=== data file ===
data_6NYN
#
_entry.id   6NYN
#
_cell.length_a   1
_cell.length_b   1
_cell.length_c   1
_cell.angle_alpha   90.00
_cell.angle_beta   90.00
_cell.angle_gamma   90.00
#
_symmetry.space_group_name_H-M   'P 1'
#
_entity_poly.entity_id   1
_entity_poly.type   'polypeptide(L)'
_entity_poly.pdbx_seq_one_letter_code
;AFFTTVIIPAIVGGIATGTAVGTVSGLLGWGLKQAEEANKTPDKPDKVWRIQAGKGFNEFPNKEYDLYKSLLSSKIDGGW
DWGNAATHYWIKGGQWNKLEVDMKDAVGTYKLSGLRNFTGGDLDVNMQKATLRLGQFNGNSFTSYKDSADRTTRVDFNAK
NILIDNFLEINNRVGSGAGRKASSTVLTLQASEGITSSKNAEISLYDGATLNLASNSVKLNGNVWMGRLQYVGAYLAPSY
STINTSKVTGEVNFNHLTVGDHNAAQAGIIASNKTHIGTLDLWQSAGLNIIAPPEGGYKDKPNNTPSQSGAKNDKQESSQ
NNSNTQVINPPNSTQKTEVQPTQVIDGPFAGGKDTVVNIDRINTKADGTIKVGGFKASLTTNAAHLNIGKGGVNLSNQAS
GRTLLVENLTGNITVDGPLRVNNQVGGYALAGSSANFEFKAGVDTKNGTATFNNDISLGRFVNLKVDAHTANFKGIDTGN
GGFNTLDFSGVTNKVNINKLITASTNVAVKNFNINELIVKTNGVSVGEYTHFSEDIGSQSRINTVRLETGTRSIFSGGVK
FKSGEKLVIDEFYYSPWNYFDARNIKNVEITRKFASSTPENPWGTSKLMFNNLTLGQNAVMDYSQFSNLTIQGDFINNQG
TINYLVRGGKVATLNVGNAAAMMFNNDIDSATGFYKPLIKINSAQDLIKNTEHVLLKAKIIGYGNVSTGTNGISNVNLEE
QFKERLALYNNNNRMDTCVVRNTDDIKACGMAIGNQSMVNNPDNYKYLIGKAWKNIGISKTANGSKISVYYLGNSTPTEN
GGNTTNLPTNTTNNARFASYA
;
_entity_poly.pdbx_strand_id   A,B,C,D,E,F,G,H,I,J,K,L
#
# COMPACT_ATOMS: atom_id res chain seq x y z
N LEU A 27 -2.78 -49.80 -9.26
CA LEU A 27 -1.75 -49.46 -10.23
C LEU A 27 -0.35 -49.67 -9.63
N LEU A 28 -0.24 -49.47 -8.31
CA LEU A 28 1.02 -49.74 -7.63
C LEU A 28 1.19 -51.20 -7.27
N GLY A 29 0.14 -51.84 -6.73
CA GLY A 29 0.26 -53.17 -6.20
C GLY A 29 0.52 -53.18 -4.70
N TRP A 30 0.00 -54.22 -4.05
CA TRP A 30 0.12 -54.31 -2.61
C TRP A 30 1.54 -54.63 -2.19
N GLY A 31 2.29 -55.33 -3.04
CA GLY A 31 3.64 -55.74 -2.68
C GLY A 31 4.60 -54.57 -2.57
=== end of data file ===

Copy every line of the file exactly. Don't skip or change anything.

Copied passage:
data_6NYN
#
_entry.id   6NYN
#
_cell.length_a   1
_cell.length_b   1
_cell.length_c   1
_cell.angle_alpha   90.00
_cell.angle_beta   90.00
_cell.angle_gamma   90.00
#
_symmetry.space_group_name_H-M   'P 1'
#
_entity_poly.entity_id   1
_entity_poly.type   'polypeptide(L)'
_entity_poly.pdbx_seq_one_letter_code
;AFFTTVIIPAIVGGIATGTAVGTVSGLLGWGLKQAEEANKTPDKPDKVWRIQAGKGFNEFPNKEYDLYKSLLSSKIDGGW
DWGNAATHYWIKGGQWNKLEVDMKDAVGTYKLSGLRNFTGGDLDVNMQKATLRLGQFNGNSFTSYKDSADRTTRVDFNAK
NILIDNFLEINNRVGSGAGRKASSTVLTLQASEGITSSKNAEISLYDGATLNLASNSVKLNGNVWMGRLQYVGAYLAPSY
STINTSKVTGEVNFNHLTVGDHNAAQAGIIASNKTHIGTLDLWQSAGLNIIAPPEGGYKDKPNNTPSQSGAKNDKQESSQ
NNSNTQVINPPNSTQKTEVQPTQVIDGPFAGGKDTVVNIDRINTKADGTIKVGGFKASLTTNAAHLNIGKGGVNLSNQAS
GRTLLVENLTGNITVDGPLRVNNQVGGYALAGSSANFEFKAGVDTKNGTATFNNDISLGRFVNLKVDAHTANFKGIDTGN
GGFNTLDFSGVTNKVNINKLITASTNVAVKNFNINELIVKTNGVSVGEYTHFSEDIGSQSRINTVRLETGTRSIFSGGVK
FKSGEKLVIDEFYYSPWNYFDARNIKNVEITRKFASSTPENPWGTSKLMFNNLTLGQNAVMDYSQFSNLTIQGDFINNQG
TINYLVRGGKVATLNVGNAAAMMFNNDIDSATGFYKPLIKINSAQDLIKNTEHVLLKAKIIGYGNVSTGTNGISNVNLEE
QFKERLALYNNNNRMDTCVVRNTDDIKACGMAIGNQSMVNNPDNYKYLIGKAWKNIGISKTANGSKISVYYLGNSTPTEN
GGNTTNLPTNTTNNARFASYA
;
_entity_poly.pdbx_strand_id   A,B,C,D,E,F,G,H,I,J,K,L
#
# COMPACT_ATOMS: atom_id res chain seq x y z
N LEU A 27 -2.78 -49.80 -9.26
CA LEU A 27 -1.75 -49.46 -10.23
C LEU A 27 -0.35 -49.67 -9.63
N LEU A 28 -0.24 -49.47 -8.31
CA LEU A 28 1.02 -49.74 -7.63
C LEU A 28 1.19 -51.20 -7.27
N GLY A 29 0.14 -51.84 -6.73
CA GLY A 29 0.26 -53.17 -6.20
C GLY A 29 0.52 -53.18 -4.70
N TRP A 30 0.00 -54.22 -4.05
CA TRP A 30 0.12 -54.31 -2.61
C TRP A 30 1.54 -54.63 -2.19
N GLY A 31 2.29 -55.33 -3.04
CA GLY A 31 3.64 -55.74 -2.68
C GLY A 31 4.60 -54.57 -2.57